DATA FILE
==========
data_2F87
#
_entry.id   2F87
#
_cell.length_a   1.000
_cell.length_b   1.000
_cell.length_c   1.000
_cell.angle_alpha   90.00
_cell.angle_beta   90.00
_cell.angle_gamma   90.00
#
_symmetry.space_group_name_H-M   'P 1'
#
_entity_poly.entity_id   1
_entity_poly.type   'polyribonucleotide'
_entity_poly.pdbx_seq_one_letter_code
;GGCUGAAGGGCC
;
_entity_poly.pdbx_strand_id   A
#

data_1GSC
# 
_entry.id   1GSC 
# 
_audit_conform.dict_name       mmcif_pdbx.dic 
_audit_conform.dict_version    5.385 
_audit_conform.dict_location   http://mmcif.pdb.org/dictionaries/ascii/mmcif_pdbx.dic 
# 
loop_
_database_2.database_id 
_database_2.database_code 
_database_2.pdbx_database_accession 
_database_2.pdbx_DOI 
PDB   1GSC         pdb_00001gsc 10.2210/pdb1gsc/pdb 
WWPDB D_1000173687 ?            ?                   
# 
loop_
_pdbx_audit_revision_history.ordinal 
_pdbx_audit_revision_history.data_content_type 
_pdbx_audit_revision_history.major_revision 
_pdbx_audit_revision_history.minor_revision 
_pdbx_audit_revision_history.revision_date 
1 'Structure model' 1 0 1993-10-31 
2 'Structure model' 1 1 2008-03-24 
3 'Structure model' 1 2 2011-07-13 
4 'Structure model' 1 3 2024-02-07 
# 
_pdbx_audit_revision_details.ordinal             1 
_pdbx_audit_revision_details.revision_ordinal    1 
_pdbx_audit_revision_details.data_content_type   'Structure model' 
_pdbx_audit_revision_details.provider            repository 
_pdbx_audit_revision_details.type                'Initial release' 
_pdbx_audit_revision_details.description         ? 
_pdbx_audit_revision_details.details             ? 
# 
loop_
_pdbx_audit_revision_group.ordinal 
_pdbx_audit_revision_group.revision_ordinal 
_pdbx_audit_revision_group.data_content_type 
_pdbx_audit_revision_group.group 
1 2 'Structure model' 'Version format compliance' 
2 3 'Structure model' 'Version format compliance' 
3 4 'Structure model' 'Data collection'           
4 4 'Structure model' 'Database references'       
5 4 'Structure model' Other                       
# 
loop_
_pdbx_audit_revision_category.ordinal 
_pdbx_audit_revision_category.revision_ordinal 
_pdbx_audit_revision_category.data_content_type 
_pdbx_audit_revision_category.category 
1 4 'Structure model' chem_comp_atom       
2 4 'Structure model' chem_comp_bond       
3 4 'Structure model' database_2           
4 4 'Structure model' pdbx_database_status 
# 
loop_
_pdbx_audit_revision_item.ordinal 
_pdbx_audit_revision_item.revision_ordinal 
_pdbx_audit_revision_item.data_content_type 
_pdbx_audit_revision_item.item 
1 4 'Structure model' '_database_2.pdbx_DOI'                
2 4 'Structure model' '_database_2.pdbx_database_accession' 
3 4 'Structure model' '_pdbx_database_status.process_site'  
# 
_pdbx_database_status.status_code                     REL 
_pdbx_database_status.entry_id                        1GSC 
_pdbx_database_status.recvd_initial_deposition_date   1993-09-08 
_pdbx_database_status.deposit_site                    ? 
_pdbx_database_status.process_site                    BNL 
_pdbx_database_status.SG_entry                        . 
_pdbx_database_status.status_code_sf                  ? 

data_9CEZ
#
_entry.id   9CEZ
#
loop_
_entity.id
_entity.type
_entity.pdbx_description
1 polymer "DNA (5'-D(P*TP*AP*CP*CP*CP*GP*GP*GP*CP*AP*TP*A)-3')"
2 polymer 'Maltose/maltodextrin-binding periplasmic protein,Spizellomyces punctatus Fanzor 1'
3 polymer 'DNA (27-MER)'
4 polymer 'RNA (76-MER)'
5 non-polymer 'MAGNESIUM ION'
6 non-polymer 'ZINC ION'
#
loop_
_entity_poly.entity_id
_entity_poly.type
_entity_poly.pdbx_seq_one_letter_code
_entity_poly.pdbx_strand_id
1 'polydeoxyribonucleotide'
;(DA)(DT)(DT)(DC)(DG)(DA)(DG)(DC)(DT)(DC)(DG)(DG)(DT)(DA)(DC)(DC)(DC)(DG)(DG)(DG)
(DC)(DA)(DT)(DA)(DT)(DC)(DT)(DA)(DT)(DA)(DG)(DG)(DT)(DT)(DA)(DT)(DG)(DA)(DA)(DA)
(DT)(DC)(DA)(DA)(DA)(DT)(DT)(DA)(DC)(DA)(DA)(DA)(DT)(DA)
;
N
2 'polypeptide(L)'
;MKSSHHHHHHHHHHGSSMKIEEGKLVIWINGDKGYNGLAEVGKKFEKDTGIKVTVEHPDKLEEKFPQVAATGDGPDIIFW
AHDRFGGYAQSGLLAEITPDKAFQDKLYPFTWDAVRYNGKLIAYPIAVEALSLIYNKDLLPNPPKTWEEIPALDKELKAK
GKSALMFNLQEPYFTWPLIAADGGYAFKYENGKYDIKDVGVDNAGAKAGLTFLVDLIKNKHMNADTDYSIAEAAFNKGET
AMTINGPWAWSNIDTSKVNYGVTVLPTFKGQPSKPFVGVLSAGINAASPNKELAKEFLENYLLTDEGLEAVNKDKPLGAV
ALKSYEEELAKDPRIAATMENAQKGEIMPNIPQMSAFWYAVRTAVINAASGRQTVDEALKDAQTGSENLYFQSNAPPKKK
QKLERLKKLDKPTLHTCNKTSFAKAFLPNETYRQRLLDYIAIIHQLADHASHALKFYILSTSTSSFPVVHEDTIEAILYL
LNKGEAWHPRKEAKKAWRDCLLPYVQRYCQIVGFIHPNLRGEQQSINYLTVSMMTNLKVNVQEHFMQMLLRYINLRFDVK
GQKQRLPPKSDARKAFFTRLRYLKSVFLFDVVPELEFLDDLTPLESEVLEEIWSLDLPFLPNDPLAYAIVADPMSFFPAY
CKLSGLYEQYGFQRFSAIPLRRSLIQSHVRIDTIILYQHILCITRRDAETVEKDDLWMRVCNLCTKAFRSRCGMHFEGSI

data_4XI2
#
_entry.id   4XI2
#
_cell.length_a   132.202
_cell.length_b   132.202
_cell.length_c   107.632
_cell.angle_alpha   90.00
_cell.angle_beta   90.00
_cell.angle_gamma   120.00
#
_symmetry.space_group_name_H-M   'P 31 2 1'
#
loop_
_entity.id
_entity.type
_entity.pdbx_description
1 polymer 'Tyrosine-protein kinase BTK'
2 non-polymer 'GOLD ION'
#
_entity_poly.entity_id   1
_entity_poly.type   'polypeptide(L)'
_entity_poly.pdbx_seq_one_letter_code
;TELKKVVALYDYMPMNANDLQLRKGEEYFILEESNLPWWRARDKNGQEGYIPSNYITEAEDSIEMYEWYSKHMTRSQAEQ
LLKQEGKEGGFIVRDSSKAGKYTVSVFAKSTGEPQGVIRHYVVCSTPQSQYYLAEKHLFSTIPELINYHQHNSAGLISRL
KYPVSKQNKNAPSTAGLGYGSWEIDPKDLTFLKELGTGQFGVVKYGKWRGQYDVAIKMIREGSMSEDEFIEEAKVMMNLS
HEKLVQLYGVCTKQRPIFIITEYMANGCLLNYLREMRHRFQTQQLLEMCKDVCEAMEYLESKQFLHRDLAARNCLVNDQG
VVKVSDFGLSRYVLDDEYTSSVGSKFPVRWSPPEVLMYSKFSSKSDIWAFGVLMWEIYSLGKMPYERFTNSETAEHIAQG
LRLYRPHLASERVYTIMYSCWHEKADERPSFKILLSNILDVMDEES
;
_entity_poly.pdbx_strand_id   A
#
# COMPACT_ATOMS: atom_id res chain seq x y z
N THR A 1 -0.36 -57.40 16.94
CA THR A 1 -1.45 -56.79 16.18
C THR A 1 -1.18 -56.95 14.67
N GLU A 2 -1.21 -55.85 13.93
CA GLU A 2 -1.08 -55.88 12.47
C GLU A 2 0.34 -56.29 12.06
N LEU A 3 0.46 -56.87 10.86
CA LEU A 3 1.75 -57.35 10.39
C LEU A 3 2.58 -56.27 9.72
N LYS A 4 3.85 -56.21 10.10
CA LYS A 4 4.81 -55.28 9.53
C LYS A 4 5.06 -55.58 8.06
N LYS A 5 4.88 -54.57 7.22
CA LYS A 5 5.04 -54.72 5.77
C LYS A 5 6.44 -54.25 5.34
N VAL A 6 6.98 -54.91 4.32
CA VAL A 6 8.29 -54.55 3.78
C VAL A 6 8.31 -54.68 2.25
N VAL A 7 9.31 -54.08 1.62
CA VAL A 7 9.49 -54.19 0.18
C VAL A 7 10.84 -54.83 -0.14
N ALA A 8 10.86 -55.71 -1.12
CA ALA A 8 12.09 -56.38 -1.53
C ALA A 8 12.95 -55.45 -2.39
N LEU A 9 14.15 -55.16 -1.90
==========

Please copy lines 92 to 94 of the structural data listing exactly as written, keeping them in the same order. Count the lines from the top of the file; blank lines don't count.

_pdbx_database_status.status_code_sf                  ? 

data_9CEZ
#